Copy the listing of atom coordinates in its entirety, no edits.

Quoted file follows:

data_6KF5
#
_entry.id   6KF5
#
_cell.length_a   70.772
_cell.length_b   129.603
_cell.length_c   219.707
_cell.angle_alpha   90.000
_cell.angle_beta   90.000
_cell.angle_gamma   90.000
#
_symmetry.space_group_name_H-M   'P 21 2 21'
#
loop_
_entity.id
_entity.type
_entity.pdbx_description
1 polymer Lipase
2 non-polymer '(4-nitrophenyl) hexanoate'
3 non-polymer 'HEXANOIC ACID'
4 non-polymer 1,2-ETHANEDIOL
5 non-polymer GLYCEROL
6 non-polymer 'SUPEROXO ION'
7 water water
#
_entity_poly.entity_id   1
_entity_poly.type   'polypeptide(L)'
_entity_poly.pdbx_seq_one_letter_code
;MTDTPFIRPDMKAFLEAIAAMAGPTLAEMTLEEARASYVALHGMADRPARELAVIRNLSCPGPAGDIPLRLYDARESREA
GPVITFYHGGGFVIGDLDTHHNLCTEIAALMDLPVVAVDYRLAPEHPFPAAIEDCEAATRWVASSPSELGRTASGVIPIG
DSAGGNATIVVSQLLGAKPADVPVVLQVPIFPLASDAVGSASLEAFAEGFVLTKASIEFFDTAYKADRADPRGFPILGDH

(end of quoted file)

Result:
data_6KF5
#
_entry.id   6KF5
#
_cell.length_a   70.772
_cell.length_b   129.603
_cell.length_c   219.707
_cell.angle_alpha   90.000
_cell.angle_beta   90.000
_cell.angle_gamma   90.000
#
_symmetry.space_group_name_H-M   'P 21 2 21'
#
loop_
_entity.id
_entity.type
_entity.pdbx_description
1 polymer Lipase
2 non-polymer '(4-nitrophenyl) hexanoate'
3 non-polymer 'HEXANOIC ACID'
4 non-polymer 1,2-ETHANEDIOL
5 non-polymer GLYCEROL
6 non-polymer 'SUPEROXO ION'
7 water water
#
_entity_poly.entity_id   1
_entity_poly.type   'polypeptide(L)'
_entity_poly.pdbx_seq_one_letter_code
;MTDTPFIRPDMKAFLEAIAAMAGPTLAEMTLEEARASYVALHGMADRPARELAVIRNLSCPGPAGDIPLRLYDARESREA
GPVITFYHGGGFVIGDLDTHHNLCTEIAALMDLPVVAVDYRLAPEHPFPAAIEDCEAATRWVASSPSELGRTASGVIPIG
DSAGGNATIVVSQLLGAKPADVPVVLQVPIFPLASDAVGSASLEAFAEGFVLTKASIEFFDTAYKADRADPRGFPILGDH